From a cold-war era Russian utility vehicle to a Swiss hand crafted luxury SUV.
The sport utility vehicle (SUV) market might be at its most rampant right now, but it has a long history with a lineage dating back to the military Jeep. That means there's a rich tapestry to explore as the SUV rose to prominence, and that history is full of missteps, bold ideas that should have worked out, and good ideas launched at the wrong time. Add to that a market that was less global than it is now, and you have a lot of vehicles that fell through the cracks you might not have heard of. These are some of the more interesting examples.
Montverdi was a Swiss brand that existed from 1967 to 1984 and produced a series of vehicles, including the wonderful Safari model. Traditionally, Monteverdi built supercars, but the Safari wowed when it went on sale in 1976. The coachbuilt SUV was based on the International Harvester Scout, which makes the Safari one of the earliest luxury SUVs. Standard equipment included a Chrysler 5.2-liter V8 but could also accommodate the same company's 7.2-liter V8. The bodywork was by the Italian coachbuilder Fissore, and the Safari sold until 1982, outlasting the International Harvester Scout by two years. We assume Monteverdi stocked up, and we know not many were sold compared with the Range Rover models in Europe.
The Isuzu VehiCROSS isn't on this list because it has become well known. There's actually a bunch of forgotten Isuzu SUVs, but its the Amigo that we adore. It arrived in the US in 1989 as a short-wheelbase semi-convertible SUV, coming with a choice of a 2.3-liter or 2.6-liter four-cylinder for its first outing. Then, from 1998 until it disappeared for good in 2000, it could be bought with a 2.2-liter four or a 3.2-liter V6. It was based on Isuzu's pickup truck of the time and is related to the later-launched four-door Rodeo. The Rodeo was better known as it was also badged as a Honda and sold through Honda dealerships. However, the sole source for the Amigo was Isuzu dealers.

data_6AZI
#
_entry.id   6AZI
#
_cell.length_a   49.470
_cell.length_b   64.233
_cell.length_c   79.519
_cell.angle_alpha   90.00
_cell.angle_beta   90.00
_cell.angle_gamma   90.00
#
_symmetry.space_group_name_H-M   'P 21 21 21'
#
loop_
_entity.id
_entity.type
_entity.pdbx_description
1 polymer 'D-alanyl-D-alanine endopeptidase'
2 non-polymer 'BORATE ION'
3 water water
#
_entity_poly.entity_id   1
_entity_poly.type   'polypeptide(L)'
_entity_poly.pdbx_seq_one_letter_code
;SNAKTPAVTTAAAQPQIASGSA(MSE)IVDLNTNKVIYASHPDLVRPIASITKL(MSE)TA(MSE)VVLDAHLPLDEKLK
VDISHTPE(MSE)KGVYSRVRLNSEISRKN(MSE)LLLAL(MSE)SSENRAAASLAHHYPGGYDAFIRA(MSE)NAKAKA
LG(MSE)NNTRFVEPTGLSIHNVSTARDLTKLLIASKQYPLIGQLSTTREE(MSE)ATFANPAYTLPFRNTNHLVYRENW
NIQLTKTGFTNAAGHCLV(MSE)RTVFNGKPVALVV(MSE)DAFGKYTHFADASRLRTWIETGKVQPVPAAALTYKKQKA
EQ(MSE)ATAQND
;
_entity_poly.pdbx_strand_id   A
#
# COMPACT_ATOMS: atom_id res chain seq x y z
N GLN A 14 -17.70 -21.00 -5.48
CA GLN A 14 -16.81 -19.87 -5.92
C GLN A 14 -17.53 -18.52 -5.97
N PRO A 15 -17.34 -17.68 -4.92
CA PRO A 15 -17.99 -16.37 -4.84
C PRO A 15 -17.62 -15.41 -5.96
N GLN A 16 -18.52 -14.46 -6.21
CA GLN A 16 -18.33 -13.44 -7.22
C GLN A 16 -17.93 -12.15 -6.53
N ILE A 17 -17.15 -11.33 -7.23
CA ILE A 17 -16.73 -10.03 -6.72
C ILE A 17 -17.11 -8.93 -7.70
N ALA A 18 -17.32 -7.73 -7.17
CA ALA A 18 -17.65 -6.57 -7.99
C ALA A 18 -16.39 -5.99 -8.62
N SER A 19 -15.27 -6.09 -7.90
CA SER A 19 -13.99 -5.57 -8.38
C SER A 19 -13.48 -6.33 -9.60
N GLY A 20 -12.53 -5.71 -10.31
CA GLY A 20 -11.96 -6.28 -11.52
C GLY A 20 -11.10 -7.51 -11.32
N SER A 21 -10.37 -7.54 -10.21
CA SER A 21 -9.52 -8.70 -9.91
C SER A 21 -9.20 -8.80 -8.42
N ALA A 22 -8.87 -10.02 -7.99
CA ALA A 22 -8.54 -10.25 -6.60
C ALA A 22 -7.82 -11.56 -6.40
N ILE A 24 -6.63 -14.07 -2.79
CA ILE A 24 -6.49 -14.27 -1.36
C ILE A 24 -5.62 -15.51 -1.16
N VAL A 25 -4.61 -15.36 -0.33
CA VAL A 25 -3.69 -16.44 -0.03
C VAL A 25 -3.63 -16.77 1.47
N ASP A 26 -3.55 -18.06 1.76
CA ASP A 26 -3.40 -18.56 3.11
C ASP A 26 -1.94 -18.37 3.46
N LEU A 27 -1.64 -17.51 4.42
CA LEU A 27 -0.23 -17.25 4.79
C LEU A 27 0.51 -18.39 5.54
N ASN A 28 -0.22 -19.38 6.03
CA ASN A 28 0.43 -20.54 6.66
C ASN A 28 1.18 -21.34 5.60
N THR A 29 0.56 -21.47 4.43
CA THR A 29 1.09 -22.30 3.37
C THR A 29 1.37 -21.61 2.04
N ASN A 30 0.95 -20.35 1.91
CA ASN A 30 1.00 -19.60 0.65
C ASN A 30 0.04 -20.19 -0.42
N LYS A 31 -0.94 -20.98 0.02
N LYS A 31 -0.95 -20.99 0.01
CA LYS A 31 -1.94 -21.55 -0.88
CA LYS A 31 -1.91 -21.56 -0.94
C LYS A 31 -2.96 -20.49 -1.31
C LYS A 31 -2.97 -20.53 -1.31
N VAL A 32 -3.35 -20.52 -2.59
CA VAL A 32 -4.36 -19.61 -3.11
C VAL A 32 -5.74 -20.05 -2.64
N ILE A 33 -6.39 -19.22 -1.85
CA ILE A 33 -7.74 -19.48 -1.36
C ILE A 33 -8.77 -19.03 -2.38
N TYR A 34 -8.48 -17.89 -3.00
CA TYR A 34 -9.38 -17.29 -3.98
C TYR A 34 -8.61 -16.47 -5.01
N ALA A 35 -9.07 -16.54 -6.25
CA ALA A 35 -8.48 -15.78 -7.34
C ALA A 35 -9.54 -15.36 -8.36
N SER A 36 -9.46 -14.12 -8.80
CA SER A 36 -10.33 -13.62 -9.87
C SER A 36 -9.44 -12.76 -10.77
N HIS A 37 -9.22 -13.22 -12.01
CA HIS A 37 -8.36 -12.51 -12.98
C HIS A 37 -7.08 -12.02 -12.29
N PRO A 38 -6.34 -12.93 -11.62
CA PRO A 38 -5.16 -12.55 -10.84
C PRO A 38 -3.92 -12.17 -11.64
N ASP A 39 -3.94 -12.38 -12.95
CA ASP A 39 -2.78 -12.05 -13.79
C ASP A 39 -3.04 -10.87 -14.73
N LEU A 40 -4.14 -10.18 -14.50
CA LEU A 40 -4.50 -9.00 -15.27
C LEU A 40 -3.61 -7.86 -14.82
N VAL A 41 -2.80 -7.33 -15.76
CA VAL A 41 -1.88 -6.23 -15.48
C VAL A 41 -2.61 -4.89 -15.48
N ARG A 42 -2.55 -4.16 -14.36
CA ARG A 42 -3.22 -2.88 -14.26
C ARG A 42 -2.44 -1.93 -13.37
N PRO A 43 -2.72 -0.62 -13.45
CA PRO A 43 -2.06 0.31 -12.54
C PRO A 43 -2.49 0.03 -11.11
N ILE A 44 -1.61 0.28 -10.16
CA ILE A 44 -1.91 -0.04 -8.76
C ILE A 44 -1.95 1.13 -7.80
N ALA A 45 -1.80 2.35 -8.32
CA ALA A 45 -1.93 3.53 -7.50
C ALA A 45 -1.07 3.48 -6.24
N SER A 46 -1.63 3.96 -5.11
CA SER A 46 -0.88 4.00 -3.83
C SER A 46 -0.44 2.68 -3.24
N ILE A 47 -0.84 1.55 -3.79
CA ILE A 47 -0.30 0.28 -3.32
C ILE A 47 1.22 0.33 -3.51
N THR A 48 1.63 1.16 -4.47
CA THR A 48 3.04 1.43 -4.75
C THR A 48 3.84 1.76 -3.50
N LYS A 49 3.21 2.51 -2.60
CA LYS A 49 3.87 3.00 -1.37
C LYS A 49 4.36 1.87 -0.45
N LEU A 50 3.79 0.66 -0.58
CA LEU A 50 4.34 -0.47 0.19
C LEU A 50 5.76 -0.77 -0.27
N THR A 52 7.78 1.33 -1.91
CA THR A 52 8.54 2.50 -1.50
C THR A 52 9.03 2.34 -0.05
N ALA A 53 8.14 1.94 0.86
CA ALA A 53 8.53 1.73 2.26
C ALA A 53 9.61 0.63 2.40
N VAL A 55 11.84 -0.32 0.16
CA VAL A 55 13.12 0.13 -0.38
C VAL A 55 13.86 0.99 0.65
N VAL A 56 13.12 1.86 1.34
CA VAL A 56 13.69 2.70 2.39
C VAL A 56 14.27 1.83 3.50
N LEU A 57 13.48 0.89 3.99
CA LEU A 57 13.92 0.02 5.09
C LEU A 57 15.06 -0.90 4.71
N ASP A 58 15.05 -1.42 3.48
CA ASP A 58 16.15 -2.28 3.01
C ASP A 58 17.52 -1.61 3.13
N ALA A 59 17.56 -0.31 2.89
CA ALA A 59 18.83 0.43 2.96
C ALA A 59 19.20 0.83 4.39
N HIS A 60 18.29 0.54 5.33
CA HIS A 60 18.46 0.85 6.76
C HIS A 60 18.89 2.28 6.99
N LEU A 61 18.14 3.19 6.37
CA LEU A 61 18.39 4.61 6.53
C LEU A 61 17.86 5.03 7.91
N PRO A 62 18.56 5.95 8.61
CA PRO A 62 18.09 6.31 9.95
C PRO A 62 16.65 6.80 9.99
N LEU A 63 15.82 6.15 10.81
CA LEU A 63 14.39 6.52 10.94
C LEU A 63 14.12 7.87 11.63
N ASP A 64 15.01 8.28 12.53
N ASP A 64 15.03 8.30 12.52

If you haven't heard of the Pontiac Torrent, that's because was overshadowed by the horrific mistake Pontiac made by creating the Aztek. The Torrent was the Aztek's replacement, but nobody was interested - even in a GXP "performance" model. The Torrent was essentially a Chevrolet Equinox with stiffer suspension, and the GXP version came with a 3.6-liter V8 with a performance tune to make 264 horsepower. It was also longer and lower, sitting on tuned suspension, and had hydraulic power-assisted steering rather than the standard electric power-assisted system. Overall, it was a big step up from the standard Torrent, and GM was pushing it as a lower-cost yet more powerful rival to the BMW X3. Nobody was buying that or the Torrent GXP, as it sold for just one year as a 2008 model.
U.S. Specialty Vehicles (USSV) advertises the Rhino G.X. as one of the largest SUVs available, and that claim is backed up by the Rhino G.X. being based on the F-450 Ford Super Duty. The monstrous on or off-roader can be bought with either a 6.7-liter V8 Turbodiesel or a 6.8-liter V10 gas engine under the hood, and looks like it could be dropped into a war zone and easily emerge unscathed. However, inside the G.X. model is a hand-built cabin featuring amenities like a 40-inch television and decorated in wood trim. If you like the look of the Rhino G.X., it starts at just $330,750.